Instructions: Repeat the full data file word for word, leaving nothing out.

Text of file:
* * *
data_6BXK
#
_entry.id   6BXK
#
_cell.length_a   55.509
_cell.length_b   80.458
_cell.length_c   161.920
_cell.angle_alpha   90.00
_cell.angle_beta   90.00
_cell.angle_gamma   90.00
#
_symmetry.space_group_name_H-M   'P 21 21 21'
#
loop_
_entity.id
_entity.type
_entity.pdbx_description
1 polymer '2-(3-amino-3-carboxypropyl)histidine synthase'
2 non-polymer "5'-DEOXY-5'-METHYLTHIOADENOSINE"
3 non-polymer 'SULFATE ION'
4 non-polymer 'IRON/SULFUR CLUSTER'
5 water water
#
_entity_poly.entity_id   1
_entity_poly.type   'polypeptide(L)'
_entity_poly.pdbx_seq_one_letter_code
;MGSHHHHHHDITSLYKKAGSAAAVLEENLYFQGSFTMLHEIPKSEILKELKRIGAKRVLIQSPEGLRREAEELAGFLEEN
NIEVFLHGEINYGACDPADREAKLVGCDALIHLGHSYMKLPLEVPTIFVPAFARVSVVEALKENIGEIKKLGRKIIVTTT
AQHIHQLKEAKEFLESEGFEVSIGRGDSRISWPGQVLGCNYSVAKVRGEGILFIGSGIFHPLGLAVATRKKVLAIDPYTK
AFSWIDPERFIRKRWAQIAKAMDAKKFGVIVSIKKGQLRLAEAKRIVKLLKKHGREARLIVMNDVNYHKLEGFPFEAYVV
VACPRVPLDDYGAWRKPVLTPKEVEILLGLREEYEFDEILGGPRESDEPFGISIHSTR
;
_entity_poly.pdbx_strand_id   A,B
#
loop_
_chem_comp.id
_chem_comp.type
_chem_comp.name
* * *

data_6BXK
#
_entry.id   6BXK
#
_cell.length_a   55.509
_cell.length_b   80.458
_cell.length_c   161.920
_cell.angle_alpha   90.00
_cell.angle_beta   90.00
_cell.angle_gamma   90.00
#
_symmetry.space_group_name_H-M   'P 21 21 21'
#
loop_
_entity.id
_entity.type
_entity.pdbx_description
1 polymer '2-(3-amino-3-carboxypropyl)histidine synthase'
2 non-polymer "5'-DEOXY-5'-METHYLTHIOADENOSINE"
3 non-polymer 'SULFATE ION'
4 non-polymer 'IRON/SULFUR CLUSTER'
5 water water
#
_entity_poly.entity_id   1
_entity_poly.type   'polypeptide(L)'
_entity_poly.pdbx_seq_one_letter_code
;MGSHHHHHHDITSLYKKAGSAAAVLEENLYFQGSFTMLHEIPKSEILKELKRIGAKRVLIQSPEGLRREAEELAGFLEEN
NIEVFLHGEINYGACDPADREAKLVGCDALIHLGHSYMKLPLEVPTIFVPAFARVSVVEALKENIGEIKKLGRKIIVTTT
AQHIHQLKEAKEFLESEGFEVSIGRGDSRISWPGQVLGCNYSVAKVRGEGILFIGSGIFHPLGLAVATRKKVLAIDPYTK
AFSWIDPERFIRKRWAQIAKAMDAKKFGVIVSIKKGQLRLAEAKRIVKLLKKHGREARLIVMNDVNYHKLEGFPFEAYVV
VACPRVPLDDYGAWRKPVLTPKEVEILLGLREEYEFDEILGGPRESDEPFGISIHSTR
;
_entity_poly.pdbx_strand_id   A,B
#
loop_
_chem_comp.id
_chem_comp.type
_chem_comp.name